The 81st Annual Meeting of the American Association of Physical Anthropologists (2012)

Fossil forelimbs of Simiolus from Moruorot, Kenya


1Department of Anthropology, SUNY Stony Brook, 2Department of Anatomy and Cell Biology, Tufts University, 3Human Origins Program, NMNH, Smithsonian Institution

Thursday 2:00-2:15, Broadway III/IV Add to calendar

The “small apes” of the African early Miocene are very poorly represented by postcranial material. Associated elements of these species are even rarer, consisting mainly of several partial limb bones of Dendropithecus from Rusinga Island. Previous collecting at the early Miocene site of Moruorot in Northwest Kenya produced a distal humerus and radial fragments from a small ape (Rose et al., 1992, J Hum Evol 22:171-237). Our ongoing excavations at Moruorot have recovered additional material apparently belonging to the same individual, including conjoining segments of the previously collected radius. To date, these include most of the left arm and forearm and portions of the right forelimb, including an exceptionally preserved almost complete right hand. Attribution of this material to the genus Simiolus is based on similarities to the few Simiolus elements known from Kalodirr, along with significant differences from Dendropithecus that our new fossils make evident.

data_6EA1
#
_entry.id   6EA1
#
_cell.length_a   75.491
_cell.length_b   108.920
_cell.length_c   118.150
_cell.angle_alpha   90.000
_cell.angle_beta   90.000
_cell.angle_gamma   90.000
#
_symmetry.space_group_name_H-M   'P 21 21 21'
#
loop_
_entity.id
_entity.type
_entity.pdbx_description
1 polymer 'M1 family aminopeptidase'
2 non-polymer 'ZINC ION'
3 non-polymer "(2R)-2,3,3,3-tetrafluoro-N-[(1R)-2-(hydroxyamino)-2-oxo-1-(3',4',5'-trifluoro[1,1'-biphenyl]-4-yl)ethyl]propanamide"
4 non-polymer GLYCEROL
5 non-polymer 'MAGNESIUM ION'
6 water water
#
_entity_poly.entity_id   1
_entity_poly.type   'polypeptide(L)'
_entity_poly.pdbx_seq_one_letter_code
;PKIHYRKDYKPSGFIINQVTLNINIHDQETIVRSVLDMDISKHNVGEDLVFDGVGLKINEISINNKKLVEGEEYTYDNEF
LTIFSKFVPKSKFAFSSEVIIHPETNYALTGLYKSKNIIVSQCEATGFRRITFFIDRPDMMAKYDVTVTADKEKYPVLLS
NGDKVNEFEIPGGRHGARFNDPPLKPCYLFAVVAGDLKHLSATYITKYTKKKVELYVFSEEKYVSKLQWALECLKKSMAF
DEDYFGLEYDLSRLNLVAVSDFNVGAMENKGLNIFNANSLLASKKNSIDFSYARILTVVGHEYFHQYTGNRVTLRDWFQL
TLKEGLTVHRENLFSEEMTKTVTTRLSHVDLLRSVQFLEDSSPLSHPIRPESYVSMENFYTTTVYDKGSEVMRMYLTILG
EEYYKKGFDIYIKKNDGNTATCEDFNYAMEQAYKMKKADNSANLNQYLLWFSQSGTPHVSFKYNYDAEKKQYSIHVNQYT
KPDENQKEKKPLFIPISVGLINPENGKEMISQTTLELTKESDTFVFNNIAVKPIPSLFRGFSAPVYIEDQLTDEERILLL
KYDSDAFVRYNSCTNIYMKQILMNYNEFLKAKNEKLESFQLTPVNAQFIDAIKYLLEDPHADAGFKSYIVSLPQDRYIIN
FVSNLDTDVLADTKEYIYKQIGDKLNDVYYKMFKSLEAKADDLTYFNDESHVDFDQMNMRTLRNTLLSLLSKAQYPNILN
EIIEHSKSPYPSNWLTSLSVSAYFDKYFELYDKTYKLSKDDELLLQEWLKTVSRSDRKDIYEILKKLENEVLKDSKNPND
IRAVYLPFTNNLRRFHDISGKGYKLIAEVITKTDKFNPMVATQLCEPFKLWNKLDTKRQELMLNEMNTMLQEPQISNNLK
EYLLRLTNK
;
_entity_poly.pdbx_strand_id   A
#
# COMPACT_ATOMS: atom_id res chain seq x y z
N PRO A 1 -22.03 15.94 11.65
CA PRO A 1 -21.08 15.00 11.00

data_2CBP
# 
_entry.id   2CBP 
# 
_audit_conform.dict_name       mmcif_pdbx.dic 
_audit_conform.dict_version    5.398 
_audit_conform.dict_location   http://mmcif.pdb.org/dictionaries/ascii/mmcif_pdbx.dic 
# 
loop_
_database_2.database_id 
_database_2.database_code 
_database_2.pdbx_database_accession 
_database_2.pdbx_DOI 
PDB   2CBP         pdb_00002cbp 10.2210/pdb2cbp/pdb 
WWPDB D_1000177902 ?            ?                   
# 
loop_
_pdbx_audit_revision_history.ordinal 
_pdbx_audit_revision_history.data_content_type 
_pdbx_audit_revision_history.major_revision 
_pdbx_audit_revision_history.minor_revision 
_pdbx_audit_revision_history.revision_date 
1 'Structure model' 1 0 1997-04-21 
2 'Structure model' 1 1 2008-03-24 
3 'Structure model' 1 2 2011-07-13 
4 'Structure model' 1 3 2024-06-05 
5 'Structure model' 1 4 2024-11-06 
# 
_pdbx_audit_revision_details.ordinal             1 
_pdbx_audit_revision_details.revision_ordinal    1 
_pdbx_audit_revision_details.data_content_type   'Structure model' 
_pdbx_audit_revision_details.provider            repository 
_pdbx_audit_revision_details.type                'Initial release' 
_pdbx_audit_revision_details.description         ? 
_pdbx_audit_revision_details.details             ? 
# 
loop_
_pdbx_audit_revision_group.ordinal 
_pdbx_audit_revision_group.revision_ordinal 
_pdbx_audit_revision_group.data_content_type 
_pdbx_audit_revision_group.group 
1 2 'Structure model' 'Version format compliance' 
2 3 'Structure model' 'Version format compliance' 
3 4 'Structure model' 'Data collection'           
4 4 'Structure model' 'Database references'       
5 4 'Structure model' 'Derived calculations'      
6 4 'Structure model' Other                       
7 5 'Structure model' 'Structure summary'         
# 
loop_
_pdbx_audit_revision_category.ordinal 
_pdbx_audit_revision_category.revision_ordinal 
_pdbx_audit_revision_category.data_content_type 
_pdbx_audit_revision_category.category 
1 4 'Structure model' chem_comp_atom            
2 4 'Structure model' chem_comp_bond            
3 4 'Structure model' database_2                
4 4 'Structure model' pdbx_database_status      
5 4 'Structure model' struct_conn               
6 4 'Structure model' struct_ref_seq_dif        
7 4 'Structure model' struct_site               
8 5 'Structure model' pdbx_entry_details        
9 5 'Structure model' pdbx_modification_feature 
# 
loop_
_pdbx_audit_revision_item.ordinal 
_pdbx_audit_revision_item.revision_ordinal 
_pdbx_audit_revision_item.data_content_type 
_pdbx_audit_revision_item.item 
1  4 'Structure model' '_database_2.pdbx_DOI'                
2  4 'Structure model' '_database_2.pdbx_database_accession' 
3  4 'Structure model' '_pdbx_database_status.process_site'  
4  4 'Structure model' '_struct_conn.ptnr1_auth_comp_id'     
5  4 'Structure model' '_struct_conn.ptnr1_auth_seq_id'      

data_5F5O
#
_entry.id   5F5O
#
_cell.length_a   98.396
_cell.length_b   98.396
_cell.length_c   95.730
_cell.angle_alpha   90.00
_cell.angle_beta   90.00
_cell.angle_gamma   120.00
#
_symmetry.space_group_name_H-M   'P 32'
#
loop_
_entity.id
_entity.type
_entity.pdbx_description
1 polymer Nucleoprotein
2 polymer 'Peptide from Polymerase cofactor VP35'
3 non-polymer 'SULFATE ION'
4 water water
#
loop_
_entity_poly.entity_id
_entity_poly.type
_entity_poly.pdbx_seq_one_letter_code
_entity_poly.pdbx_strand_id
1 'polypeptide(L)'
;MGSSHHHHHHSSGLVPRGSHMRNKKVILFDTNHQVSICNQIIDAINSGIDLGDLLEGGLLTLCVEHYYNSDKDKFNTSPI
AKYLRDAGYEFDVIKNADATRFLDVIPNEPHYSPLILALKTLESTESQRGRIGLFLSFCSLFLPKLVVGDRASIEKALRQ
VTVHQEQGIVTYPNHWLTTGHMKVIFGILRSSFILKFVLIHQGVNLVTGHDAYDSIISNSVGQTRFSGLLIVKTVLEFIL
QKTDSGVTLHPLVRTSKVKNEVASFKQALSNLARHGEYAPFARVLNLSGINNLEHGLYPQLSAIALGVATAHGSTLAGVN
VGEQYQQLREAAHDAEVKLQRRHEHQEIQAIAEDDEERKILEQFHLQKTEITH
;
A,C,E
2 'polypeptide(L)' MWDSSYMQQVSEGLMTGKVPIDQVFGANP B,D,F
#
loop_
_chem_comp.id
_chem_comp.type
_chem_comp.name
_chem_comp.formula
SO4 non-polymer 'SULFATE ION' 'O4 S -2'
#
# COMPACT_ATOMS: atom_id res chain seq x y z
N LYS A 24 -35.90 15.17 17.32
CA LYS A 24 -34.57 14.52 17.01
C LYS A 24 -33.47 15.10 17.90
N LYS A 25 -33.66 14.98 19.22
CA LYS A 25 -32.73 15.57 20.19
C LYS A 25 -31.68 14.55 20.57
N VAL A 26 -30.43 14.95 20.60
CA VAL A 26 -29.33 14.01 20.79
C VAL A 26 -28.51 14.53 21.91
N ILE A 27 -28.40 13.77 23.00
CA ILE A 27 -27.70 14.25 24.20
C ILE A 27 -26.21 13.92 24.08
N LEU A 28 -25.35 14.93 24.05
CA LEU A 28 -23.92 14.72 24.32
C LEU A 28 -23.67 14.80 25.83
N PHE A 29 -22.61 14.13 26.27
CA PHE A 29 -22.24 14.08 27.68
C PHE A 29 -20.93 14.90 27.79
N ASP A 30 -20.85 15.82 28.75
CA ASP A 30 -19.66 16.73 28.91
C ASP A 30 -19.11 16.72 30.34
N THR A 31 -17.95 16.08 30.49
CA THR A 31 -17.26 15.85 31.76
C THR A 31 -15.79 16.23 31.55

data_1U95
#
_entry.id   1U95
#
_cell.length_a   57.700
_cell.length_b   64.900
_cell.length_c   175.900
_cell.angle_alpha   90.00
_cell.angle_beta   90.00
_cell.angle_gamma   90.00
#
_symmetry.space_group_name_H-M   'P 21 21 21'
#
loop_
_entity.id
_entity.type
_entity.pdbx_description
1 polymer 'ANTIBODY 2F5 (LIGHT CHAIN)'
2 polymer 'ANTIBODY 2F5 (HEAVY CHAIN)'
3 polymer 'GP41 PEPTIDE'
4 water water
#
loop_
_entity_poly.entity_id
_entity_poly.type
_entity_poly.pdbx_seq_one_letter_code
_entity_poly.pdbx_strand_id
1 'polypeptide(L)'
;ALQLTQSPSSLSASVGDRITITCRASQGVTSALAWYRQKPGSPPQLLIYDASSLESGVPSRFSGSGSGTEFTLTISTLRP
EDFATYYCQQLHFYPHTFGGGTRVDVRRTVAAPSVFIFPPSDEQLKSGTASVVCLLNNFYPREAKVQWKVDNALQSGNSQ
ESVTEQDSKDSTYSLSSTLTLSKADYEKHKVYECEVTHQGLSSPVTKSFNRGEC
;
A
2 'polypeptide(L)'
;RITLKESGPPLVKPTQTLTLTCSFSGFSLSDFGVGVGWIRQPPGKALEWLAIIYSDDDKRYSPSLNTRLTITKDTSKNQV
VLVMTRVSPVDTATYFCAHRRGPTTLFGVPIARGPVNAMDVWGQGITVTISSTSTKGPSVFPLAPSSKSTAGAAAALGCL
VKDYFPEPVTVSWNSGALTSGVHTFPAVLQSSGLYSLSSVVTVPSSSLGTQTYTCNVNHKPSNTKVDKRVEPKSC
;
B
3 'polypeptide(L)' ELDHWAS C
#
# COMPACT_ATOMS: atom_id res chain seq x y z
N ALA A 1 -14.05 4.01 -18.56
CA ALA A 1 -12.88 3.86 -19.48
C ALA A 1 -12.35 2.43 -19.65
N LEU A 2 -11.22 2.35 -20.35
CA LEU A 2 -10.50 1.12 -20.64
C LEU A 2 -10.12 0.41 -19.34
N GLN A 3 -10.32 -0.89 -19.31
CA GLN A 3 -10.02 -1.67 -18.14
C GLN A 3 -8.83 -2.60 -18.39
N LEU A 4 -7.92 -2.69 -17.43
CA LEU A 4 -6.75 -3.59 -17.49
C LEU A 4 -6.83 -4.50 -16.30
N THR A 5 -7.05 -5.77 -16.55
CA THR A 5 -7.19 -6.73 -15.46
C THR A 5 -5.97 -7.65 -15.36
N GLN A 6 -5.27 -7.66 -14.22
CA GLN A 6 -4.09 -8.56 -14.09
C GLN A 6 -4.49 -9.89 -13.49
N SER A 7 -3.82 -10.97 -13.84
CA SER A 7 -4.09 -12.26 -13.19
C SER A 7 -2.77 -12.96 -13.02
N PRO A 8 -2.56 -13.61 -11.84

This new material adds considerably to our understanding of the postcranial morphology of Simiolus, and reveals some diversity in positional behavior among the small non-cercopithecoid catarrhines of the early Miocene. Simiolus had more elongated forearms than Dendropithecus as well as relatively long metacarpals and phalanges, suggesting enhanced manual grasping and reaching/bridging abilities. However, Simiolus retained a proximally protruding (though short) ulnar olecranon process, as well as styloid-triquetral contact in the wrist. The discovery of fossil catarrhines possessing such trait combinations is our only means of discovering the pattern of mosaic evolution that lead to the crown hominoid postcranium.

This research is supported by National Geographic Society Waitt Grant W143-10.

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